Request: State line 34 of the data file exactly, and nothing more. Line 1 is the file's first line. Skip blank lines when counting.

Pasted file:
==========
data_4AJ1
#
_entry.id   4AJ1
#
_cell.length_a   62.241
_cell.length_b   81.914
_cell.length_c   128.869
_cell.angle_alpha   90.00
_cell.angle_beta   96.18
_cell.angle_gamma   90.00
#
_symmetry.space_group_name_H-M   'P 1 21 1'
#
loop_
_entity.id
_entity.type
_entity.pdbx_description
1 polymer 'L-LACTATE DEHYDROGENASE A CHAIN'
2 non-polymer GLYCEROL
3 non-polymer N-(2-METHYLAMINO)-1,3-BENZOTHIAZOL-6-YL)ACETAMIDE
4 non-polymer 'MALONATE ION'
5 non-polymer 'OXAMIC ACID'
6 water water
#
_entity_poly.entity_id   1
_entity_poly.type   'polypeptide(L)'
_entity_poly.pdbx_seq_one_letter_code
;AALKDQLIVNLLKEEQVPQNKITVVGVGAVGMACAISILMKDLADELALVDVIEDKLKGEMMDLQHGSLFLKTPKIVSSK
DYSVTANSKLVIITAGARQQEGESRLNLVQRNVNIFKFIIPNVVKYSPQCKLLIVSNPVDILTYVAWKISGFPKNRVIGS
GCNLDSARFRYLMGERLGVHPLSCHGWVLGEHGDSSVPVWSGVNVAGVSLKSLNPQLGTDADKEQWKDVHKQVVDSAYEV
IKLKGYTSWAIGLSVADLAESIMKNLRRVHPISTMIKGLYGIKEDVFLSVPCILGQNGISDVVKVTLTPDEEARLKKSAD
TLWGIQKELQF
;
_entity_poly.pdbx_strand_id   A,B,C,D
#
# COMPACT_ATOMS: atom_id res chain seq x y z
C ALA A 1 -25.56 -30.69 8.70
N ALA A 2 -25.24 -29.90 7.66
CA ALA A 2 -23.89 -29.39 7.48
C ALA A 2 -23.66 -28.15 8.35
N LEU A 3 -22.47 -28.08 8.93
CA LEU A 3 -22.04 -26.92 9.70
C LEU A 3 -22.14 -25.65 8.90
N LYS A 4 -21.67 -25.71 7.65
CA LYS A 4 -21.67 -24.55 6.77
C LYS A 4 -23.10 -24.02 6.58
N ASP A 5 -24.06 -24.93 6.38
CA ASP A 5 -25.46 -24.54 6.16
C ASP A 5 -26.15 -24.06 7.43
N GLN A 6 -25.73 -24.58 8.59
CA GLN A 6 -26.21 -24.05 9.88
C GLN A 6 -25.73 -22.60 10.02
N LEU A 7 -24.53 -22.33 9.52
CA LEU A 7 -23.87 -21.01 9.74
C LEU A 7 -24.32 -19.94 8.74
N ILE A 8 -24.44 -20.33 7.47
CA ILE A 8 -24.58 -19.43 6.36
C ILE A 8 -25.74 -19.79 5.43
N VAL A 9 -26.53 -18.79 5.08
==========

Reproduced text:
_entity_poly.pdbx_strand_id   A,B,C,D